All Things Real Estate: Will you be in a checkmate situation in real estate?

All Things Real Estate: Will you be in a checkmate situation in real estate?
Philip Raices

Homes, condos, and coops are still selling due to the market demand.  It all depends on how you are pricing your property.  There are some places where bidding wars are still a common occurrence as the needs and wants of some buyers remain paramount regardless of the interest rates and prices.

Cash is still king and some buyers are putting down a large sum of money, so interest rates are not as worrisome for them as it is for others, especially those who have left the fray and decided to wait to save more money or leave the area entirely.

The question arises as to when this tumultuous environment will become stable once again, where inventory is normal and interest rates become affordable.  The answer is who knows?  What has to really occur is for prices to come down to earth, inventory has to increase and maybe rates might come down 1-2%.

Historically rates are somewhat normal as they were back in early 2000.  However, the rates escalated 11 times over the last several years at a pace never seen before in such quick succession since 1981, when rates at their height were around 18%.  But the median price of homes was $65,446 back then and monthly mortgage, taxes, insurance, and utilities averaged $514, according to the Washington Post.  At the time of the survey, rates were 11.6% nationwide and more than half of the respondents found the rate to be acceptable.  In January 1981 once rates hit 16%, then 85% of buyers were shut out of the market, even though home prices were significantly lower than today’s prices.

Although incomes have risen for some substantially and others are not as much as needed, the median price of a home is $416,100 in the U.S. whereas in January 2022, the price was $348,079.  This was a record high due to the pandemic, and reflected excessive demand from historically low interest rates and low supply.  This sharp increase and the much higher rates have put a monkey wrench into the ability of a majority to purchase a home.  So although rates are what some would call normal looking back over time, it’s the prices of homes that have caused the change in demand and what is doable for many.

What will occur in 2024?  Will the Fed lower rates, I am not very confident that this will happen.  This might be excellent for government debt as our current rates have caused our debt to increase to over $1 trillion just in interest alone per year and will be the fastest-growing part of the federal budget over the next three decades.

Will housing have the same allure as it has always had?  Will the Fed begin increasing the money supply once again. I don’t think this will happen in diluting the value of our dollar and adding to our national debt.  As per the Fed, rates will remain higher than normal for the foreseeable future and this might cause a lowering of demand and a further softening of prices.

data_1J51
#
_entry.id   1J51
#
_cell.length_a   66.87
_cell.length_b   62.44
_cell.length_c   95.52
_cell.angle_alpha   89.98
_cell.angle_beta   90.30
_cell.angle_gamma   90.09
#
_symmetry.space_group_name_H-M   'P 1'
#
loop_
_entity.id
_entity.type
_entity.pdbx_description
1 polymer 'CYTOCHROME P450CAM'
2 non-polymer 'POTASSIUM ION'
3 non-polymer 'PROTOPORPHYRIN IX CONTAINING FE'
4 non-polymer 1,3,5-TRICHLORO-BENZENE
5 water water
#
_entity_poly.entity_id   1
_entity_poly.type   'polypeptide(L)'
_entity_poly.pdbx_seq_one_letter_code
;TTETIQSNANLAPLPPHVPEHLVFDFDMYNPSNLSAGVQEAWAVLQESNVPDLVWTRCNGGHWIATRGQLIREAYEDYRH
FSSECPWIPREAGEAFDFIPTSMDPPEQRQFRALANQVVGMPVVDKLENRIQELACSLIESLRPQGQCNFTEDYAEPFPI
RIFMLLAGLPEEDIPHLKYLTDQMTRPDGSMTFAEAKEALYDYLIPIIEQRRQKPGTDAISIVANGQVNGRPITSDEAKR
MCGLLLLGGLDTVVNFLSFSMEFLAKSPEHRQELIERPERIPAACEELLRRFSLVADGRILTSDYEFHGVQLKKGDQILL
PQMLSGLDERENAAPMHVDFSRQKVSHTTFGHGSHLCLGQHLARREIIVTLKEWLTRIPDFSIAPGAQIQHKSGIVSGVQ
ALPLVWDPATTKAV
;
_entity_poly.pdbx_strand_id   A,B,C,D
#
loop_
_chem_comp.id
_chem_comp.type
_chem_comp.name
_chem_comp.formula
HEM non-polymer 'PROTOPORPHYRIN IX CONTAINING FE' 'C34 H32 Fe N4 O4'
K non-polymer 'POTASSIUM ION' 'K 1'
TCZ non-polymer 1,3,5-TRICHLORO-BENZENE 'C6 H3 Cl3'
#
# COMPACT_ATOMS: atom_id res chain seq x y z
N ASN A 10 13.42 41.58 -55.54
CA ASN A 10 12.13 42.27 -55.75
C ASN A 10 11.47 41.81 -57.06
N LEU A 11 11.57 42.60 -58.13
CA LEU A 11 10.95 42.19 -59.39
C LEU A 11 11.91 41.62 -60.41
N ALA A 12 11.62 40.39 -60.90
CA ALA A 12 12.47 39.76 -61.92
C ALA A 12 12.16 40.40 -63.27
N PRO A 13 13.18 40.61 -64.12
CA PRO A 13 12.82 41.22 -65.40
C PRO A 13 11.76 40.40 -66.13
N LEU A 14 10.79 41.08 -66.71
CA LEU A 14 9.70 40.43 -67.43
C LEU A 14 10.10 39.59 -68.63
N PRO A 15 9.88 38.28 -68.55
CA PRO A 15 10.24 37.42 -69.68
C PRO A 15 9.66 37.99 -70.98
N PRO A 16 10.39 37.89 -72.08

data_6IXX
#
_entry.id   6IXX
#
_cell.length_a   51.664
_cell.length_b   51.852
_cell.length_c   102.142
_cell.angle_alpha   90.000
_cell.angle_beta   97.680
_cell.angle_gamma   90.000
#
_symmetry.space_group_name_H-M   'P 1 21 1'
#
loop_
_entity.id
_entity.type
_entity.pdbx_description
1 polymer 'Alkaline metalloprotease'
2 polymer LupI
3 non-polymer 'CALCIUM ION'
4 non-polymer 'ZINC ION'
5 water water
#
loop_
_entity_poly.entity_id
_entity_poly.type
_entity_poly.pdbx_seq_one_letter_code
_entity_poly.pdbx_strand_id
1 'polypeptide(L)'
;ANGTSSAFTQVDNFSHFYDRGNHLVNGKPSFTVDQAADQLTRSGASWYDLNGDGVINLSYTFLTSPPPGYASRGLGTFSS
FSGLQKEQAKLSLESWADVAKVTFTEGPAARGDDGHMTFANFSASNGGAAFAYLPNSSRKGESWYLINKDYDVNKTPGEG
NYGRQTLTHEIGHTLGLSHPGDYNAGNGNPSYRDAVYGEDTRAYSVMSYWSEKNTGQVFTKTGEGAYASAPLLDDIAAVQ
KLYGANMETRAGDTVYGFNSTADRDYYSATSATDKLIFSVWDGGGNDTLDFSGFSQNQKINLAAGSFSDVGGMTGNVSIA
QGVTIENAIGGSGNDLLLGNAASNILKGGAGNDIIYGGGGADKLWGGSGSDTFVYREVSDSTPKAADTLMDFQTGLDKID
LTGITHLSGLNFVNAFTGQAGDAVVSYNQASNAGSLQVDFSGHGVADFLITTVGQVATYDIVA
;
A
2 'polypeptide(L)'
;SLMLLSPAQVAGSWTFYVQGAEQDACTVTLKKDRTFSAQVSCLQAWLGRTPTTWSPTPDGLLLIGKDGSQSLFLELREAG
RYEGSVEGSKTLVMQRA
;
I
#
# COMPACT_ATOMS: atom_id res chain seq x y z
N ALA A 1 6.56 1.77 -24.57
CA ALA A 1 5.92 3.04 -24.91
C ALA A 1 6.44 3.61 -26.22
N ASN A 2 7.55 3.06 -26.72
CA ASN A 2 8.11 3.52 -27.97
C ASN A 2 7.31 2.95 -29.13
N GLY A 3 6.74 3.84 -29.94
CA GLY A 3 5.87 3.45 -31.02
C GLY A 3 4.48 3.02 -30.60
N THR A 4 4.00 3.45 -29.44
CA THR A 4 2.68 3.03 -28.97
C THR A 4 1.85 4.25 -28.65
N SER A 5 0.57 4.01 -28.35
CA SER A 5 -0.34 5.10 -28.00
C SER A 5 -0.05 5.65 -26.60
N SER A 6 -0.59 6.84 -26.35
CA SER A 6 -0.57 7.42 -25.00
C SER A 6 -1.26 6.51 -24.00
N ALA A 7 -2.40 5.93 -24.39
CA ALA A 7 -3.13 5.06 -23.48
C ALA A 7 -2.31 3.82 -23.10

Moreover, we could see an economy slipping into a more challenging recession.  I do not see a soft landing as business slows and layoffs increase.  Next year will be a new phase for our economy.  Will sellers feel more confident selling or will they be more afraid to due to the higher interest rates and giving up their considerably lower rates and not knowing where to go.  Or will they sit back watching prices moderate?

I believe from having conversations with many buyers, sellers and even investors that most are in a quandary at this time.  People are indecisive and concerned at the moment as to what to do.  However, if you can afford to purchase (stable job and business income) and plan to stay in your home for at least seven years, you must determine the cost vs. renting and if the numbers make sense in your brain, then they should make sense in your pocketbook.

Life is also a bunch of calculations and you have to feel comfortable in your decision making.  Some take more risk than others as it is your individual choice to do so.  If you were playing a game of chess, some know how to play the game and win and some do not.  So you must learn and understand how to win and not be in a losing position.

No one is clairvoyant in predicting the future, but preparation and doing your homework to be able to navigate the selling and buying process should enable you to make the proper decisions to be in a safe and profitable position.


Philip A. Raices is the owner/Broker of Turn Key Real Estate at 3 Grace Ave Suite 180 in Great Neck.  For a free 15-minute consultation, value analysis of your home, or to answer any of your questions or concerns he can be reached by cell: (516) 647-4289 or by email: [email protected] or via https://WWW.Li-RealEstate.Com



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